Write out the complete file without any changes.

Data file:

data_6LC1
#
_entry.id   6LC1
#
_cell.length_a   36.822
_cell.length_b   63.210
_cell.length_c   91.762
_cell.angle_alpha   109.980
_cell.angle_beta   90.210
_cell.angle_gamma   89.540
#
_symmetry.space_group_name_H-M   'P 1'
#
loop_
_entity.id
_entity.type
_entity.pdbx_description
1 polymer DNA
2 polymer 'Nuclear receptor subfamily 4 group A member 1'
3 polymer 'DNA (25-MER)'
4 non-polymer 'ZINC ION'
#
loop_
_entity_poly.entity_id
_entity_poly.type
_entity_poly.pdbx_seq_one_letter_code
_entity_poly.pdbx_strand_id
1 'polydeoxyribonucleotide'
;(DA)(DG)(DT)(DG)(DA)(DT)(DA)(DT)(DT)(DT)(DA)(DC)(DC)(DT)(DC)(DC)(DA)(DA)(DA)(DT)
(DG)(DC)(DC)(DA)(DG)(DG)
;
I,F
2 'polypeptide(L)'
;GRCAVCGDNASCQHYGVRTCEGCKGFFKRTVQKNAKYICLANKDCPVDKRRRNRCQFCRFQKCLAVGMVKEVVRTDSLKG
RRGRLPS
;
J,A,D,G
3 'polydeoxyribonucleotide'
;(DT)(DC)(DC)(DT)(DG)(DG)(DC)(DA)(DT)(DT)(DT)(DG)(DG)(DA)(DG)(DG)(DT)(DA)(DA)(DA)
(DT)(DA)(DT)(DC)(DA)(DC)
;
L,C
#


data_6LC1
#
_entry.id   6LC1
#
_cell.length_a   36.822
_cell.length_b   63.210
_cell.length_c   91.762
_cell.angle_alpha   109.980
_cell.angle_beta   90.210
_cell.angle_gamma   89.540
#
_symmetry.space_group_name_H-M   'P 1'
#
loop_
_entity.id
_entity.type
_entity.pdbx_description
1 polymer DNA
2 polymer 'Nuclear receptor subfamily 4 group A member 1'
3 polymer 'DNA (25-MER)'
4 non-polymer 'ZINC ION'
#
loop_
_entity_poly.entity_id
_entity_poly.type
_entity_poly.pdbx_seq_one_letter_code
_entity_poly.pdbx_strand_id
1 'polydeoxyribonucleotide'
;(DA)(DG)(DT)(DG)(DA)(DT)(DA)(DT)(DT)(DT)(DA)(DC)(DC)(DT)(DC)(DC)(DA)(DA)(DA)(DT)
(DG)(DC)(DC)(DA)(DG)(DG)
;
I,F
2 'polypeptide(L)'
;GRCAVCGDNASCQHYGVRTCEGCKGFFKRTVQKNAKYICLANKDCPVDKRRRNRCQFCRFQKCLAVGMVKEVVRTDSLKG
RRGRLPS
;
J,A,D,G
3 'polydeoxyribonucleotide'
;(DT)(DC)(DC)(DT)(DG)(DG)(DC)(DA)(DT)(DT)(DT)(DG)(DG)(DA)(DG)(DG)(DT)(DA)(DA)(DA)
(DT)(DA)(DT)(DC)(DA)(DC)
;
L,C
#